Engine No. 1, which has been campaigning for change at Exxon since December, was elected to two board seats at the company’s annual shareholder meeting in May. On June 2, a third board seat was announced after the vote at the end of the shareholder meeting was too close to call. Three of the activist firm’s four candidates were elected to the board.
While climate change and the company’s prominent role in the fossil fuel industry were factors, Bank of America stated that the company’s significant retail ownership meant that capital allocation was perhaps the most important metric for investors.
“In the future, we expect the board drama to reinforce investor confidence in ExxonMobil’s capital flexibility, dividend certainty, and balance sheet integrity,” the firm said. “On both a DCF and dividend discount basis, we believe XOM remains materially undervalued.”
Exxon is a “iconic stock,” according to Bank of America strategists led by Doug Leggate, because it is the only name among its peers that will emerge from the last five years with the ability to grow its free cash flow.
Energy companies took a significant hit in 2020 as the pandemic reduced demand for petroleum products, briefly sending West Texas Intermediate crude futures into negative territory for the first time on record. Companies reduced capital expenditures and, in some cases, suspended dividends.
Exxon increased its balance sheet by $20 billion while maintaining its dividend. According to FactSet, the company’s current yield is 5.61 percent, which is the eighth highest in the S&P 500.
Exxon has paid an annual cash dividend since 1882 and has increased its payout for 37 consecutive years, according to Bank of America. As a result, it has become a “stalwart” for retail investors, with individuals owning slightly more than half of the outstanding shares.
Exxon chose not to raise the dividend during 2020′s downturn, but Bank of America believes the company’s free cash flow generation supports a higher yield in the future, implying the company will raise its payout by the end of the year.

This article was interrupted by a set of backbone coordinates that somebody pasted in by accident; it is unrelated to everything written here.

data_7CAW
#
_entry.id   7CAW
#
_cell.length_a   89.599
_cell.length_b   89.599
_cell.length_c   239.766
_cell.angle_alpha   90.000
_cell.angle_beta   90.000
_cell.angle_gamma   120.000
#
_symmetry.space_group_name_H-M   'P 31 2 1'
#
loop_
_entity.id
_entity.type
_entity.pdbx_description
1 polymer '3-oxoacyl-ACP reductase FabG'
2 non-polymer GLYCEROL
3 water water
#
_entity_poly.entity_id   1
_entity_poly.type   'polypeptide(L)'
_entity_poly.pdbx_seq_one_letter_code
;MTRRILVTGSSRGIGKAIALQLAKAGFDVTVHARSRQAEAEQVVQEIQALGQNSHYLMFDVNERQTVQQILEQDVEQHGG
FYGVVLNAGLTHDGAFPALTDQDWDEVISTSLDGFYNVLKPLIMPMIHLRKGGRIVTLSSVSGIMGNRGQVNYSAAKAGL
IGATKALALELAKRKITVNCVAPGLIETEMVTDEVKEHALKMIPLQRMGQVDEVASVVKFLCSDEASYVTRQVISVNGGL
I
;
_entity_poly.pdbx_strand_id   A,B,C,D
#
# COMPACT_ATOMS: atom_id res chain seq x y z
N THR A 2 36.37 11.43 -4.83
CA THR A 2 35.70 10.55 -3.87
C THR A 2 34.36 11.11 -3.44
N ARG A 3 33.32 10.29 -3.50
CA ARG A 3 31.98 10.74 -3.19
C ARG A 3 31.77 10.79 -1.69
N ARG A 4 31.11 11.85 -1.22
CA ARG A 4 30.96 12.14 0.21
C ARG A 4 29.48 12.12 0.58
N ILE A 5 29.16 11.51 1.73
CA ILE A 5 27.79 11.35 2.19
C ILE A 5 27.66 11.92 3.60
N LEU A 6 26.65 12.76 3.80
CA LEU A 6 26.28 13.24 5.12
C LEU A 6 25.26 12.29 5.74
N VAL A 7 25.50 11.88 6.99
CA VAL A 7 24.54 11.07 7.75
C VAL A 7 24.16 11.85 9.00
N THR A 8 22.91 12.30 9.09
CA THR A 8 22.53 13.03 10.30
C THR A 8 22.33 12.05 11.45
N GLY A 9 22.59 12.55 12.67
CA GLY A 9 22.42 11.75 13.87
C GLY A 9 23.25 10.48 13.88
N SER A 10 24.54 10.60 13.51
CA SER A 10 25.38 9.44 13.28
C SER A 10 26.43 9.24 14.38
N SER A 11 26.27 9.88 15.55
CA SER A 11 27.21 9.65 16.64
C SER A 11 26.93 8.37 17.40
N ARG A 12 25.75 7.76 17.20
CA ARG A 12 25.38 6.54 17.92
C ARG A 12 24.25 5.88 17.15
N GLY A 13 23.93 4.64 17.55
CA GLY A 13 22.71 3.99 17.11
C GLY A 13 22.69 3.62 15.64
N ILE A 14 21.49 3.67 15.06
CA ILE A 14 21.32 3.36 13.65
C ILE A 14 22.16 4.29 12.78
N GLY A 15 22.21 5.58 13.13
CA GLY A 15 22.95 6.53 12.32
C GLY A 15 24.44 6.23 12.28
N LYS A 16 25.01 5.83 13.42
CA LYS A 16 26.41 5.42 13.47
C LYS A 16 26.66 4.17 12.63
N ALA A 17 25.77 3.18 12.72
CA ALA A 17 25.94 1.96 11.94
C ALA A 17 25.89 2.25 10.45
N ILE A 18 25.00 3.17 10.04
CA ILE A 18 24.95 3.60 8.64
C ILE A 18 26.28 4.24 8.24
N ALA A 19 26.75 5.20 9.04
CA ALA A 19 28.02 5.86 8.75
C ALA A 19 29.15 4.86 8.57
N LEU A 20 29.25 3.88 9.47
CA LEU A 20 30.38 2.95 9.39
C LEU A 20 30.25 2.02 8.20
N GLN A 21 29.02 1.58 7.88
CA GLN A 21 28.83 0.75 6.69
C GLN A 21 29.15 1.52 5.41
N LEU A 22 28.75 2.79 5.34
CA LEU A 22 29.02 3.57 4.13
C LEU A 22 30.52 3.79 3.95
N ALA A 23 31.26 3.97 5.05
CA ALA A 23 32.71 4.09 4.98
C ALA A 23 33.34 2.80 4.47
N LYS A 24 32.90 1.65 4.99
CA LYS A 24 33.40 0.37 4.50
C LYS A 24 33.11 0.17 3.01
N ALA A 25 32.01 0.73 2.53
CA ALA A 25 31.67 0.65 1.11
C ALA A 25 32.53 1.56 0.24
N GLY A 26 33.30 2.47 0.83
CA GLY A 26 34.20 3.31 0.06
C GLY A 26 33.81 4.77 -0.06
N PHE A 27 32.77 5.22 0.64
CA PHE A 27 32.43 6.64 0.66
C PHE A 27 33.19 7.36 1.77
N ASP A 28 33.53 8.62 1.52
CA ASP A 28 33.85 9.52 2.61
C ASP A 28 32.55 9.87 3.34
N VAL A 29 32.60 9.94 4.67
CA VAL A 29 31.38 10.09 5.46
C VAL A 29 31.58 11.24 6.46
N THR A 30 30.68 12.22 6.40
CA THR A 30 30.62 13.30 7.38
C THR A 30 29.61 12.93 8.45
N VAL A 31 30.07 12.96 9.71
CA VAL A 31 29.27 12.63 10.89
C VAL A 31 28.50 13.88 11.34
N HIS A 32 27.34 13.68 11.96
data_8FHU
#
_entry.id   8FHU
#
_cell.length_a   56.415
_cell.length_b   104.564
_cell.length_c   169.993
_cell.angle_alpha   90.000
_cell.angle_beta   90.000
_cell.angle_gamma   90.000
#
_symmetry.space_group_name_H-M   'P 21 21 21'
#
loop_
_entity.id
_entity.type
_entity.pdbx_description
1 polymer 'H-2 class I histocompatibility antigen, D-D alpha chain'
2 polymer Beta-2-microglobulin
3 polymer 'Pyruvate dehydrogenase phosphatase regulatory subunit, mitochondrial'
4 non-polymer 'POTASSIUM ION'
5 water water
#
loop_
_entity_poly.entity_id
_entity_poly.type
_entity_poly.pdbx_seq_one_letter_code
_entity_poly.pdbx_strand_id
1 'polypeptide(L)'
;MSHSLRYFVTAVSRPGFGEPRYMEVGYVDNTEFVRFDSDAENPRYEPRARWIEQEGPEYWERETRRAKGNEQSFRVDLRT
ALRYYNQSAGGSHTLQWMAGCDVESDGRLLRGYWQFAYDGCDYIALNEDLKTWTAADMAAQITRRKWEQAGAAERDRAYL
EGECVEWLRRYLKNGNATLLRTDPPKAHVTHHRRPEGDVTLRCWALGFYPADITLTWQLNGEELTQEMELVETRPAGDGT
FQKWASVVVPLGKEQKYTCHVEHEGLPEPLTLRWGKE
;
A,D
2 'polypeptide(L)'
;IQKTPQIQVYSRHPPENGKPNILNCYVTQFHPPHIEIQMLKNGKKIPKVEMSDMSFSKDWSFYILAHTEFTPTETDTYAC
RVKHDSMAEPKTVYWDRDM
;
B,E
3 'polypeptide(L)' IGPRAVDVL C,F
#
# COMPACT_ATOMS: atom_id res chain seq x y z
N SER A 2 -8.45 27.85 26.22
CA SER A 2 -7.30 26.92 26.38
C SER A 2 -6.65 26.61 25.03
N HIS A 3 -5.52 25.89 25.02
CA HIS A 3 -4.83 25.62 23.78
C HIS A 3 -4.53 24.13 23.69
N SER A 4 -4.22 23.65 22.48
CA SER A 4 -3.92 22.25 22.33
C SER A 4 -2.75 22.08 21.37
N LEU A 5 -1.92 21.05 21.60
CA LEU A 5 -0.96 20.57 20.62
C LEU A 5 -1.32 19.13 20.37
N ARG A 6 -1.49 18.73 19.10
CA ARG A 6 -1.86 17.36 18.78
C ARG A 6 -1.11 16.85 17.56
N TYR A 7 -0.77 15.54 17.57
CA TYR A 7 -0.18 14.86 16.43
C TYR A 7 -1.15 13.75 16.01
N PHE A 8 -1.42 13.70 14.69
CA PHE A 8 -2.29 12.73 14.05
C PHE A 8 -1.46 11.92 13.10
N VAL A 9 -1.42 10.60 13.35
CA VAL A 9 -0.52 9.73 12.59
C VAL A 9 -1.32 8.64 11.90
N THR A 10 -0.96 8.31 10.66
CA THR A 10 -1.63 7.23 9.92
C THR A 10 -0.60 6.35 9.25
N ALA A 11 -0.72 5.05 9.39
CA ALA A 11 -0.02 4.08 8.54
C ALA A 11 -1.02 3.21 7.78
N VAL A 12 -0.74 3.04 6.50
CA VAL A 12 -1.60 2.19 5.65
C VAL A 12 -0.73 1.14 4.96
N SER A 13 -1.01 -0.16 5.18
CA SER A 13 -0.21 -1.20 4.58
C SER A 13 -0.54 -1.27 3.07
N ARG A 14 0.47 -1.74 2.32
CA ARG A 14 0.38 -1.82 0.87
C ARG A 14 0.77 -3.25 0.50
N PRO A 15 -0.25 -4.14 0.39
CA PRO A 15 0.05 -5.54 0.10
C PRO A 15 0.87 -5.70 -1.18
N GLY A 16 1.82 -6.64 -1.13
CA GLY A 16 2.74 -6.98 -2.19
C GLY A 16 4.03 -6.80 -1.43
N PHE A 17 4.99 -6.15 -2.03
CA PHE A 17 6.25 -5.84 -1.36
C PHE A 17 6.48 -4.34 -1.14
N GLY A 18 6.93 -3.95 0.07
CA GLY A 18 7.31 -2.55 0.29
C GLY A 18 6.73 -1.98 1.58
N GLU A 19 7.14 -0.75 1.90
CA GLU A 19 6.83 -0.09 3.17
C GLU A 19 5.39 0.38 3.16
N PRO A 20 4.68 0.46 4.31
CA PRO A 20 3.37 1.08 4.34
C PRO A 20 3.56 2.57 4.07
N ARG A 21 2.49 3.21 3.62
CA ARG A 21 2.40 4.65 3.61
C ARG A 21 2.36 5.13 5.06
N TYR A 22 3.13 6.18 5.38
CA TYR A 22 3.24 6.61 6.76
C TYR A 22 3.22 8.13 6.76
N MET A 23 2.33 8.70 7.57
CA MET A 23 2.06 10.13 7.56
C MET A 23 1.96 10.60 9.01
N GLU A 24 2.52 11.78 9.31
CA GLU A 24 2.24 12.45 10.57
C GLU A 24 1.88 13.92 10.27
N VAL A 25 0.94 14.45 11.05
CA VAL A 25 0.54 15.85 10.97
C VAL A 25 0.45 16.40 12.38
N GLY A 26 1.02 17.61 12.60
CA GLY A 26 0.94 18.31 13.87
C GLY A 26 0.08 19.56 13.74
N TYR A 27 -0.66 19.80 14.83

Through 2030, the company expects a 5% increase in dividend per share. “XOM has demonstrated significant capital flexibility,” Leggate said, citing key growth projects, a layered pace of development, and a mix of short- and long-term developments, particularly in the Permian.
“With the first dividend increase since 2Q19 expected before the end of this year, we believe that, along with continued steady improvement in XOM’s balance sheet, a return of confidence in XOM’s dividend outlook will also mark the next steps towards closing the value gap,” the firm said.
Exxon has a $90 price target from Bank of America, which is 45 percent higher than where the stock closed on Monday.
Exxon’s stock has risen by 51% this year.
Analyst Doug Anmuth emphasized that Amazon is one of the top choice companies and told customers that the business might reach a key milestone next year. Anmuth anticipated that the epidemic dragged Amazon’s neck-and-neck with Walmart into retail market penetration for three years.
“Amazon’s share of US e-commerce increased from 24% in 2014 to 39% in 2020, while its share of total adj. retail sales increased from 2.3 to 7.9%. According to current estimates, we believe AMZN will overtake WMT as the largest US retailer in 2022,” the note said.
Walmart reported approximately $370 billion in net sales in the United States for the most recent fiscal year, excluding Sam’s Club. JPMorgan estimated Amazon’s comparable metric in 2020 to be $316 billion.
According to the company, consumer packaged goods, which include groceries, apparel, furniture, and appliances, will be three major growth areas for Amazon’s retail business in the future.
“These three categories account for two-thirds of total adj. retail sales, with current online penetration at 10%.
As a result, even if AMZN over-indexes on its share of online CPG/Grocery, the category is so large and has such low online penetration (7 percent in 2020) that it remains AMZN’s most promising source of growth, according to the note.
JPMorgan has set a price target of $4,600 per share, which is more than 35% higher than the stock’s closing price on Monday.
Amazon’s stock has underperformed in 2021, with a year-to-date gain of less than 4%.